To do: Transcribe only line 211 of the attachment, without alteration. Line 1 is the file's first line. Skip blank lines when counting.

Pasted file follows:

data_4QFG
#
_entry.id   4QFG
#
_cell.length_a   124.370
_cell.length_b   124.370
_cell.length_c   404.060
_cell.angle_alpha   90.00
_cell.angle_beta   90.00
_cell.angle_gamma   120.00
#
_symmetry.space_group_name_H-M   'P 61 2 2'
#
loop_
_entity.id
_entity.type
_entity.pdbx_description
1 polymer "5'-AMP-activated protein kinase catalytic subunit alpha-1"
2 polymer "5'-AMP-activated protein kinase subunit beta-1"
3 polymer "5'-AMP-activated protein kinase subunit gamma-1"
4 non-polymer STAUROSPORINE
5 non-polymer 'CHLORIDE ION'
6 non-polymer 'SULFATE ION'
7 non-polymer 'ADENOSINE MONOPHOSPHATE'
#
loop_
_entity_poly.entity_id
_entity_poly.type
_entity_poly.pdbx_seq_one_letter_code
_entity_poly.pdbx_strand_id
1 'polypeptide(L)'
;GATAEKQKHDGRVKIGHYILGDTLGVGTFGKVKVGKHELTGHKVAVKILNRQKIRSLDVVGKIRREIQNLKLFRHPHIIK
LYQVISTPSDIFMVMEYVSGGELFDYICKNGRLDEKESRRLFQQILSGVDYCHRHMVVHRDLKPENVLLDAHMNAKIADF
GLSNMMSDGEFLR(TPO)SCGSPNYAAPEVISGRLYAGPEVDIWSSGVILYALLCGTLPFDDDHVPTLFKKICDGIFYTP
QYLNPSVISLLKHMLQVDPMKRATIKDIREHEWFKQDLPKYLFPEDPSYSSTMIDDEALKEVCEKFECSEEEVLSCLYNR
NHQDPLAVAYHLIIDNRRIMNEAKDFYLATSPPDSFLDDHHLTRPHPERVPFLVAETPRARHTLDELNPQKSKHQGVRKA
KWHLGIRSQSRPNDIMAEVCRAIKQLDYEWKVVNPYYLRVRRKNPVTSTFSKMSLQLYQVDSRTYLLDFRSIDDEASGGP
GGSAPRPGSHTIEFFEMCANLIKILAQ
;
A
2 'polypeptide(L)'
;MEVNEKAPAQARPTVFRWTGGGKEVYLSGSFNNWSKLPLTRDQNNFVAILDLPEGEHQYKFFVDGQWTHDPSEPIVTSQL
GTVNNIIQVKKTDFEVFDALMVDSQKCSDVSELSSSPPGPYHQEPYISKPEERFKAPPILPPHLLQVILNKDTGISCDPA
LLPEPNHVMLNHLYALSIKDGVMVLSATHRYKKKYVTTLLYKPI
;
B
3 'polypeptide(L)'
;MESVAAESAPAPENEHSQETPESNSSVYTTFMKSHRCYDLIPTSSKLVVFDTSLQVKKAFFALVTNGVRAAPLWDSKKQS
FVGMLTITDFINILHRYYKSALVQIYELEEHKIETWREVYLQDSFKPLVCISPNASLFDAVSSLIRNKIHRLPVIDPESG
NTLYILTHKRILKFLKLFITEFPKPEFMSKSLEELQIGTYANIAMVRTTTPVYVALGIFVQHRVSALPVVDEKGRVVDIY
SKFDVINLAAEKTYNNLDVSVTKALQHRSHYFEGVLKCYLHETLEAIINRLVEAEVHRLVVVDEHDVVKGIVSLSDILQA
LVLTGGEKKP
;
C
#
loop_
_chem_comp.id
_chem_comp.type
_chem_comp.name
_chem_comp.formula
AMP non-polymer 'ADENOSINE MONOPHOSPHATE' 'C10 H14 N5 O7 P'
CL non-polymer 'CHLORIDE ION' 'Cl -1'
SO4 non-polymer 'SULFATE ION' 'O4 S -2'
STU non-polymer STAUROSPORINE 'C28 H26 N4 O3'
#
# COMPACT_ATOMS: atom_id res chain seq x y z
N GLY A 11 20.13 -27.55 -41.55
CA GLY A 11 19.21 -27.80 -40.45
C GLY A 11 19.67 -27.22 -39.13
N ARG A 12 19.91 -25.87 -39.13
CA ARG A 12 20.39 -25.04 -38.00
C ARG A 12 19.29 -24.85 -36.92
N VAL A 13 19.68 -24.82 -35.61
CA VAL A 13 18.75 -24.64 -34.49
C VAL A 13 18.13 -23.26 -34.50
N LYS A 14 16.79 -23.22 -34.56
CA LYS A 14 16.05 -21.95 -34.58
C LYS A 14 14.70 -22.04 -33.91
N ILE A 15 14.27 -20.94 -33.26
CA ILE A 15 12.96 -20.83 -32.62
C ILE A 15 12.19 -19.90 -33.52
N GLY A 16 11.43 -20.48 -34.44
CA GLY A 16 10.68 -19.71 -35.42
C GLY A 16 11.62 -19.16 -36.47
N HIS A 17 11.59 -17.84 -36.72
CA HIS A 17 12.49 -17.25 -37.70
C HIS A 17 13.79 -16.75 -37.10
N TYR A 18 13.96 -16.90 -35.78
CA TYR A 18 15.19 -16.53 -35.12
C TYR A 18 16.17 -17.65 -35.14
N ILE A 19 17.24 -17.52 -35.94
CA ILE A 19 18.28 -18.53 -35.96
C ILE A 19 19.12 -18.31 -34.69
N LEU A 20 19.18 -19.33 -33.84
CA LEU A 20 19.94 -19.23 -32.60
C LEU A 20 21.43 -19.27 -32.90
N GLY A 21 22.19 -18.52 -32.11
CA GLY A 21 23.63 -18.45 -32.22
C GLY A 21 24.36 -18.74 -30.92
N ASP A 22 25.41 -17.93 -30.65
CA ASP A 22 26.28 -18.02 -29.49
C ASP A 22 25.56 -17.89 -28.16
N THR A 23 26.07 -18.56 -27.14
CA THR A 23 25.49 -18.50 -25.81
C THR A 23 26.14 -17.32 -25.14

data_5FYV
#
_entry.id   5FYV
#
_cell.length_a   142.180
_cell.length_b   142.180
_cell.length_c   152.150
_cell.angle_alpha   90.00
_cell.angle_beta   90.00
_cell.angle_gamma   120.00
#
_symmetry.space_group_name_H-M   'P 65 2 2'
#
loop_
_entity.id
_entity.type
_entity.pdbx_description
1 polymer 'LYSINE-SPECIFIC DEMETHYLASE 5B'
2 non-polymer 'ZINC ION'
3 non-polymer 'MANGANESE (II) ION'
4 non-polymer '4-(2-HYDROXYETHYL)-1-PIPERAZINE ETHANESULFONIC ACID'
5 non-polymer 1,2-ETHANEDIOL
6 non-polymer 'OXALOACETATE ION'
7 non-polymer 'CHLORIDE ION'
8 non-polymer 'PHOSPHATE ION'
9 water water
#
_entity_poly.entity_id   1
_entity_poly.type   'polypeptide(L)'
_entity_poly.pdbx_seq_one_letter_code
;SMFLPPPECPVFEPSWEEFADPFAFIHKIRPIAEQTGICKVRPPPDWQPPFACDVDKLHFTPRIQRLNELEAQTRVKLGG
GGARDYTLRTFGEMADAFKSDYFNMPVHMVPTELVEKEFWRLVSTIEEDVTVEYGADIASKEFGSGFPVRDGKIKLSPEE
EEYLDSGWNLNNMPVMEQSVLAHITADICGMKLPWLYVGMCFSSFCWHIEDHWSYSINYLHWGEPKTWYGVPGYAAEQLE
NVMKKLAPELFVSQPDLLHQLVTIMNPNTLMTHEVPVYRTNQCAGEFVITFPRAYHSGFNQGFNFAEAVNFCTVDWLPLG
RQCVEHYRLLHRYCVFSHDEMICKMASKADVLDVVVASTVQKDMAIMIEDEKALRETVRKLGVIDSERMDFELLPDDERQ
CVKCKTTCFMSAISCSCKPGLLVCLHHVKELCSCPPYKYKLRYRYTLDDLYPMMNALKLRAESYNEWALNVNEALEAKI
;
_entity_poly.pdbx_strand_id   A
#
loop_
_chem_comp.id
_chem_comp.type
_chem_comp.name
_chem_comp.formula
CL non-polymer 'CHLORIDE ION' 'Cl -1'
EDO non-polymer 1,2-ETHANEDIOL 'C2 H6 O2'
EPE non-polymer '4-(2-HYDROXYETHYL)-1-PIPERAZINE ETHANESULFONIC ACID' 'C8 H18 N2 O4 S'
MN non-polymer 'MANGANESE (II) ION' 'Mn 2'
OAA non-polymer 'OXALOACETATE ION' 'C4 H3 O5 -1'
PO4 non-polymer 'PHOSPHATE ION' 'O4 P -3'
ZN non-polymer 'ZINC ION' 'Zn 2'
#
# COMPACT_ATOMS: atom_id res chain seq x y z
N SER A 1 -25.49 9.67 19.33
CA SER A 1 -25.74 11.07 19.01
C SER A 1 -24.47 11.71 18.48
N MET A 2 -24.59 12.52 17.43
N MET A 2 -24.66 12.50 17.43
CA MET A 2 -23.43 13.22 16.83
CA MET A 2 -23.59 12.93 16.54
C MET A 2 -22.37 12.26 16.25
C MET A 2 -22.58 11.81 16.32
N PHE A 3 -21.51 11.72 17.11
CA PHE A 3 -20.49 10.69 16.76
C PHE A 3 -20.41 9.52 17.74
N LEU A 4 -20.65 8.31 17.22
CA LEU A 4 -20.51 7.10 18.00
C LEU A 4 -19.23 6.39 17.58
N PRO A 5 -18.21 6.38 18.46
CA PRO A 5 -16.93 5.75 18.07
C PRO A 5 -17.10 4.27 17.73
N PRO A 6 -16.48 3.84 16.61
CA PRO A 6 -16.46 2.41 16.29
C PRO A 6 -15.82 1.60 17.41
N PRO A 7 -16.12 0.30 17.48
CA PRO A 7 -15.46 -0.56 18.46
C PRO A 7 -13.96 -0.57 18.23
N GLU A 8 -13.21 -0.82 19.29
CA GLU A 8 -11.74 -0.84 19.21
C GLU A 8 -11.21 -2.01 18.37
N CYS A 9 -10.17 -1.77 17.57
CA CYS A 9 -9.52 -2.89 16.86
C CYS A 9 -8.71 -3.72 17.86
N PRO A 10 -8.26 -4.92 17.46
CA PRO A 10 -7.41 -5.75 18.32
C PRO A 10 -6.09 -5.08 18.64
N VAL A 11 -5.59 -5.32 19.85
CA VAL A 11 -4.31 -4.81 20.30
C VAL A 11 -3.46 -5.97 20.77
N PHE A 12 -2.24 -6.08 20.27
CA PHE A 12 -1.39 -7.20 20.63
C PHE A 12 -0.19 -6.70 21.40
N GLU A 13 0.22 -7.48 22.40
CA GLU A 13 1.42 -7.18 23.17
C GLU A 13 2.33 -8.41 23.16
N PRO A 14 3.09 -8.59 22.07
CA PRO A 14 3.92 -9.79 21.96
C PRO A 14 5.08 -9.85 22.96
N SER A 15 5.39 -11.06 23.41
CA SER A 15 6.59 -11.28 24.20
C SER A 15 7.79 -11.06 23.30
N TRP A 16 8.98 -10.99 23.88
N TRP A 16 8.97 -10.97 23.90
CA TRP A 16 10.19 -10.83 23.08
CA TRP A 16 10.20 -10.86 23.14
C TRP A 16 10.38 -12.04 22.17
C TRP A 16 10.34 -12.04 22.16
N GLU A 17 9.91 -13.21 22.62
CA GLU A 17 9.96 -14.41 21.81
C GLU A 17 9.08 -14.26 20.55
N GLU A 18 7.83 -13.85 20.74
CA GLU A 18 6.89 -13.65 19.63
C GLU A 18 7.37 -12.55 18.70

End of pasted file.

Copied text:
C TRP A 16 10.38 -12.04 22.17